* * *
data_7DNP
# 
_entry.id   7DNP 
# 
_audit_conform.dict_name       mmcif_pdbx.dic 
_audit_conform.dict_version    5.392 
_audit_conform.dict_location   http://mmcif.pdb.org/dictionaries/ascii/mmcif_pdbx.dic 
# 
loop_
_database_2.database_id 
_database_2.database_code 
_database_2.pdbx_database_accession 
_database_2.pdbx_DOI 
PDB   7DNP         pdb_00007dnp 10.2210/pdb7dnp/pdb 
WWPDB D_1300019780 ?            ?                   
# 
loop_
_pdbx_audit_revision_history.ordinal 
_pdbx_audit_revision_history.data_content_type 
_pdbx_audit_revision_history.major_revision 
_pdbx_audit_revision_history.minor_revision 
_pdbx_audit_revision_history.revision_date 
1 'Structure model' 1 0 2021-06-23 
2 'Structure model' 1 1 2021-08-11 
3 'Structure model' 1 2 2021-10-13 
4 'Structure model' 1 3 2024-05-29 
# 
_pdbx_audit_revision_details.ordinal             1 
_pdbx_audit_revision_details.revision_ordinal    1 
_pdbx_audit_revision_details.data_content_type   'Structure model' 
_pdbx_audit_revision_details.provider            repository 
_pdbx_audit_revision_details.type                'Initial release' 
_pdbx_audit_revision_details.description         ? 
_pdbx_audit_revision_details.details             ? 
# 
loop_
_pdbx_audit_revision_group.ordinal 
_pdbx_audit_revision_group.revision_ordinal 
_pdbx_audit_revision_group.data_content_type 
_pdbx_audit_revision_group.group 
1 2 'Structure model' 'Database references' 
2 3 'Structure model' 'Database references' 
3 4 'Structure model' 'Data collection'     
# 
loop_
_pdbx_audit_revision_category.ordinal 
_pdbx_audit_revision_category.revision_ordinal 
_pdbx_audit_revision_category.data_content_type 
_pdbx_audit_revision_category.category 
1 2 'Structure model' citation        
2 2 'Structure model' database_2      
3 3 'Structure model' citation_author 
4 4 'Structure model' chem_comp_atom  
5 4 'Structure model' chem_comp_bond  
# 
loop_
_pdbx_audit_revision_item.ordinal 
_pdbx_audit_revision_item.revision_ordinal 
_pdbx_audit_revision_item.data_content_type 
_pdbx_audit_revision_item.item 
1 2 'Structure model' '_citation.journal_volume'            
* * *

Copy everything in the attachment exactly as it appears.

data_7DNP
# 
_entry.id   7DNP 
# 
_audit_conform.dict_name       mmcif_pdbx.dic 
_audit_conform.dict_version    5.392 
_audit_conform.dict_location   http://mmcif.pdb.org/dictionaries/ascii/mmcif_pdbx.dic 
# 
loop_
_database_2.database_id 
_database_2.database_code 
_database_2.pdbx_database_accession 
_database_2.pdbx_DOI 
PDB   7DNP         pdb_00007dnp 10.2210/pdb7dnp/pdb 
WWPDB D_1300019780 ?            ?                   
# 
loop_
_pdbx_audit_revision_history.ordinal 
_pdbx_audit_revision_history.data_content_type 
_pdbx_audit_revision_history.major_revision 
_pdbx_audit_revision_history.minor_revision 
_pdbx_audit_revision_history.revision_date 
1 'Structure model' 1 0 2021-06-23 
2 'Structure model' 1 1 2021-08-11 
3 'Structure model' 1 2 2021-10-13 
4 'Structure model' 1 3 2024-05-29 
# 
_pdbx_audit_revision_details.ordinal             1 
_pdbx_audit_revision_details.revision_ordinal    1 
_pdbx_audit_revision_details.data_content_type   'Structure model' 
_pdbx_audit_revision_details.provider            repository 
_pdbx_audit_revision_details.type                'Initial release' 
_pdbx_audit_revision_details.description         ? 
_pdbx_audit_revision_details.details             ? 
# 
loop_
_pdbx_audit_revision_group.ordinal 
_pdbx_audit_revision_group.revision_ordinal 
_pdbx_audit_revision_group.data_content_type 
_pdbx_audit_revision_group.group 
1 2 'Structure model' 'Database references' 
2 3 'Structure model' 'Database references' 
3 4 'Structure model' 'Data collection'     
# 
loop_
_pdbx_audit_revision_category.ordinal 
_pdbx_audit_revision_category.revision_ordinal 
_pdbx_audit_revision_category.data_content_type 
_pdbx_audit_revision_category.category 
1 2 'Structure model' citation        
2 2 'Structure model' database_2      
3 3 'Structure model' citation_author 
4 4 'Structure model' chem_comp_atom  
5 4 'Structure model' chem_comp_bond  
# 
loop_
_pdbx_audit_revision_item.ordinal 
_pdbx_audit_revision_item.revision_ordinal 
_pdbx_audit_revision_item.data_content_type 
_pdbx_audit_revision_item.item 
1 2 'Structure model' '_citation.journal_volume'            